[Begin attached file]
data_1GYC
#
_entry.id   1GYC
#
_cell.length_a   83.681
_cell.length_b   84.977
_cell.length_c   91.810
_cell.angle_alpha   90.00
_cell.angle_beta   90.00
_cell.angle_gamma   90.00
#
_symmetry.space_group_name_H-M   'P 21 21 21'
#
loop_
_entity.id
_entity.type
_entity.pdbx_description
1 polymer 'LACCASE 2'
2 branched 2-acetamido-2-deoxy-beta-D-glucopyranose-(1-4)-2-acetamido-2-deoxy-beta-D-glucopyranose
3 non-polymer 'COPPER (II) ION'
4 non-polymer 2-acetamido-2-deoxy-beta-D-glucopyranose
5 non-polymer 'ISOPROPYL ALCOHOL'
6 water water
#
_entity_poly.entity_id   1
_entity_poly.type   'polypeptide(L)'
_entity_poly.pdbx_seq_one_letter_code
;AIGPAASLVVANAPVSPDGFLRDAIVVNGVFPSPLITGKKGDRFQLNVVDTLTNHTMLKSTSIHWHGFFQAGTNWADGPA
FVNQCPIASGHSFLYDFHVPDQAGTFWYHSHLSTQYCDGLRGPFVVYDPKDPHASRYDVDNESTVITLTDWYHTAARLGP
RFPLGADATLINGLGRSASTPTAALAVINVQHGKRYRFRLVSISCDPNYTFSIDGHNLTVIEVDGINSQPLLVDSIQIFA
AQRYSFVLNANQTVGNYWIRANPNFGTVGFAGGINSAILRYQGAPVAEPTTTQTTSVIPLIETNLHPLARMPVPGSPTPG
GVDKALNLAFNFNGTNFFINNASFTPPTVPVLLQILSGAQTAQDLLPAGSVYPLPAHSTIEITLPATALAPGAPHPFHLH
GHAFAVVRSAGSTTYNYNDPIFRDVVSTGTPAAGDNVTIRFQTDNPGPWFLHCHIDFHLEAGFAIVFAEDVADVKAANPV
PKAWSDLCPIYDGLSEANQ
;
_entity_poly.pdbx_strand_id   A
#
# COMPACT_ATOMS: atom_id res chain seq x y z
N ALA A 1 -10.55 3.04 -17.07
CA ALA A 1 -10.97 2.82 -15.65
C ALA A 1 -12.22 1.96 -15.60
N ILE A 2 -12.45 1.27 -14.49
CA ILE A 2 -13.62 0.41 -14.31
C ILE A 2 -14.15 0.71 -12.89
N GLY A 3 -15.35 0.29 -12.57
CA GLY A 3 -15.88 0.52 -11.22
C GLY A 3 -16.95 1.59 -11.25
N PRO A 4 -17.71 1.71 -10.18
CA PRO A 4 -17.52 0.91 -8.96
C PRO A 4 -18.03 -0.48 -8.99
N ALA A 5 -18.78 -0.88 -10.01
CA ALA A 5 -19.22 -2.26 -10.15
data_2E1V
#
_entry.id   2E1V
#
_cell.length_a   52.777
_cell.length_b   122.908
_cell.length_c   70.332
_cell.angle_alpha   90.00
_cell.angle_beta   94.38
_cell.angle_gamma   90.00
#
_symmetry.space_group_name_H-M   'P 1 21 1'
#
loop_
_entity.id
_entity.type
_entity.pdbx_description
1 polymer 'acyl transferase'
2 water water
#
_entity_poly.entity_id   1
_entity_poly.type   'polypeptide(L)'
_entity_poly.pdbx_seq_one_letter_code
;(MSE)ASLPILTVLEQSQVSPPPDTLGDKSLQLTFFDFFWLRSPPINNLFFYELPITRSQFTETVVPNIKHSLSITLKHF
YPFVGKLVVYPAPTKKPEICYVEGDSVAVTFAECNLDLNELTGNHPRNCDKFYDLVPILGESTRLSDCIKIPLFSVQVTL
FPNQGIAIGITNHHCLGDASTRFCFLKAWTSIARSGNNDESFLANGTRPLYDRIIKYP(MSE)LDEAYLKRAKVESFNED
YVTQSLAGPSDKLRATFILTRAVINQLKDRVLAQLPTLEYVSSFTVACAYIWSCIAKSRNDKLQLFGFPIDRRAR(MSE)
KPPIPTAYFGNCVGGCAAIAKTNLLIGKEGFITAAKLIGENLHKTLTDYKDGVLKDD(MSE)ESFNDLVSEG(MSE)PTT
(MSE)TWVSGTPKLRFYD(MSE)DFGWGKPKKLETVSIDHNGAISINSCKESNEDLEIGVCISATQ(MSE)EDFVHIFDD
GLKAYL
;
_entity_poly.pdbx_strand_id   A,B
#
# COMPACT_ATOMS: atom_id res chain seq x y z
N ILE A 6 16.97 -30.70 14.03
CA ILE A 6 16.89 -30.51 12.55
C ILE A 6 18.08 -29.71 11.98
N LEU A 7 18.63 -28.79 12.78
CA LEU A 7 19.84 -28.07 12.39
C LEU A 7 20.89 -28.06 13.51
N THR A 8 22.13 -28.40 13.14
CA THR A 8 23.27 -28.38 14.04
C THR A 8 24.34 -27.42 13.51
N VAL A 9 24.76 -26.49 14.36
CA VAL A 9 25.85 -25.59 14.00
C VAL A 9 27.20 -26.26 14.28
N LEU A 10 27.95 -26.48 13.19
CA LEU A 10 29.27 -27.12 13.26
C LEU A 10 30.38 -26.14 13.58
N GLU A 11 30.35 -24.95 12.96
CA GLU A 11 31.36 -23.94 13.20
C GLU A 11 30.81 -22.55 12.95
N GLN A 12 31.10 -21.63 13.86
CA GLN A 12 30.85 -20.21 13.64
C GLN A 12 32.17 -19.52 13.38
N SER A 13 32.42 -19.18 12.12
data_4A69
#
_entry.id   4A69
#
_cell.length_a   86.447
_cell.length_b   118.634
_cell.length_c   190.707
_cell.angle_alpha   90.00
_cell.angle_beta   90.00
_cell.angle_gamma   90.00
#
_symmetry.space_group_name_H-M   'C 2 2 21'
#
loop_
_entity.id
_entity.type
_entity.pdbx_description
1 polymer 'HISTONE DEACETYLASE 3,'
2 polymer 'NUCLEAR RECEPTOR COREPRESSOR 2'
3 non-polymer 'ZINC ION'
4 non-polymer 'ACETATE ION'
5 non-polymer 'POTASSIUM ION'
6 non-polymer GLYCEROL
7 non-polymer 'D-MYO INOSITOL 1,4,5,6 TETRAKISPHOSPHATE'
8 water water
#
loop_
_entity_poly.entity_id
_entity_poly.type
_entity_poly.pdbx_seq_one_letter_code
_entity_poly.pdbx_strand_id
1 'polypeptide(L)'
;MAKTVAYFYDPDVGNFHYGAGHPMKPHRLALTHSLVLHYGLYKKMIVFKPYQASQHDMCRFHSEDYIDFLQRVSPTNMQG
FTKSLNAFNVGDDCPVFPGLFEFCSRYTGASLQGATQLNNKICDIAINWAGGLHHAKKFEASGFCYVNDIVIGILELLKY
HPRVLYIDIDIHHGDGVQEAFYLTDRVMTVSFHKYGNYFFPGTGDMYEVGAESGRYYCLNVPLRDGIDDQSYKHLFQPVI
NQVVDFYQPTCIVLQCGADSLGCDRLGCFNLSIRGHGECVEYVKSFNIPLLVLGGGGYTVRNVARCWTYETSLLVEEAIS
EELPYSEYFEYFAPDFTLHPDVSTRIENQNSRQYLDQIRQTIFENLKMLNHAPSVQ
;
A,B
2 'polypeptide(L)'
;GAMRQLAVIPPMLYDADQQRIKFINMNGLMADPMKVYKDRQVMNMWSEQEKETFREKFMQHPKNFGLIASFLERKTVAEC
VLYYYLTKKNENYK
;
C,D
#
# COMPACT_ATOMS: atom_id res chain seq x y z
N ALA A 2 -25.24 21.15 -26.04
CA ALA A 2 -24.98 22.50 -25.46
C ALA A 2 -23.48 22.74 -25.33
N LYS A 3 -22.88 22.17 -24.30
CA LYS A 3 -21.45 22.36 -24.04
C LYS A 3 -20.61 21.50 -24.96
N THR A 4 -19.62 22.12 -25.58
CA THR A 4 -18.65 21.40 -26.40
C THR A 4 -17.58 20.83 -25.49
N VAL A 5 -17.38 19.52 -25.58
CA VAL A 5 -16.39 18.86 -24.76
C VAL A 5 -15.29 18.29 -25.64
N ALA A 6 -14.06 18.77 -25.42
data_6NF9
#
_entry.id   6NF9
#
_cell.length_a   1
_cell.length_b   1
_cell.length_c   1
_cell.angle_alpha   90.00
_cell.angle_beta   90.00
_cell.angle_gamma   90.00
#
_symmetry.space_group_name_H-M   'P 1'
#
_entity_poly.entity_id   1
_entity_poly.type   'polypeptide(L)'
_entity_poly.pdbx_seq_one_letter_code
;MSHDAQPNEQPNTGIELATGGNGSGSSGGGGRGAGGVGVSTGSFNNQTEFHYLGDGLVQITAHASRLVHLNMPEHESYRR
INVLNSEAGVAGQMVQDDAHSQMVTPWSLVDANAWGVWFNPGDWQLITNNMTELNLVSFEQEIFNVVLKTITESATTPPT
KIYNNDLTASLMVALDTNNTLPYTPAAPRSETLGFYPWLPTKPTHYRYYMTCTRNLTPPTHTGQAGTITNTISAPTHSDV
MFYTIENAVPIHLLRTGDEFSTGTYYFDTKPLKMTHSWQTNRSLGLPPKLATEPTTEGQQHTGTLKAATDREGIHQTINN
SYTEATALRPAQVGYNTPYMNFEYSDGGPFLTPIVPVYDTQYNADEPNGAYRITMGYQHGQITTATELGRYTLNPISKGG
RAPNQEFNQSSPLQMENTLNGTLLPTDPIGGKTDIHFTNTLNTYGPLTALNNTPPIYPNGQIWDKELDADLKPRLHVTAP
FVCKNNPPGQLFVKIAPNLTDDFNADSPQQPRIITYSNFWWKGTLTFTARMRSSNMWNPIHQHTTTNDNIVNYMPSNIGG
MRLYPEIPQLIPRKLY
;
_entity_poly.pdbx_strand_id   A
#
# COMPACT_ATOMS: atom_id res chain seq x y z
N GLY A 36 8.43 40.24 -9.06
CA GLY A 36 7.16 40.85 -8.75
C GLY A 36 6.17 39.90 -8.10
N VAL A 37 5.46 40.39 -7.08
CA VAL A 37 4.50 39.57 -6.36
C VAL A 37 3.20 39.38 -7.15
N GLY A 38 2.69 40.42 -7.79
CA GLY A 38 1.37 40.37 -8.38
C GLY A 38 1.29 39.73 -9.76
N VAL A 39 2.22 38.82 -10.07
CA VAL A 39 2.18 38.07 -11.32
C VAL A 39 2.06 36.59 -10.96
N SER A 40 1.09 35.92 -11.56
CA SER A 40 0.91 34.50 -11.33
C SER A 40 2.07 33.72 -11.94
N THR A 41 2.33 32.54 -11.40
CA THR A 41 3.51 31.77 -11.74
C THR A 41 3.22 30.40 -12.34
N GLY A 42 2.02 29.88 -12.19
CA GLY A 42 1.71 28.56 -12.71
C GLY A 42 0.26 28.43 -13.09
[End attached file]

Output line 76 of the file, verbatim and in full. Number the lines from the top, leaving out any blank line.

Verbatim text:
;(MSE)ASLPILTVLEQSQVSPPPDTLGDKSLQLTFFDFFWLRSPPINNLFFYELPITRSQFTETVVPNIKHSLSITLKHF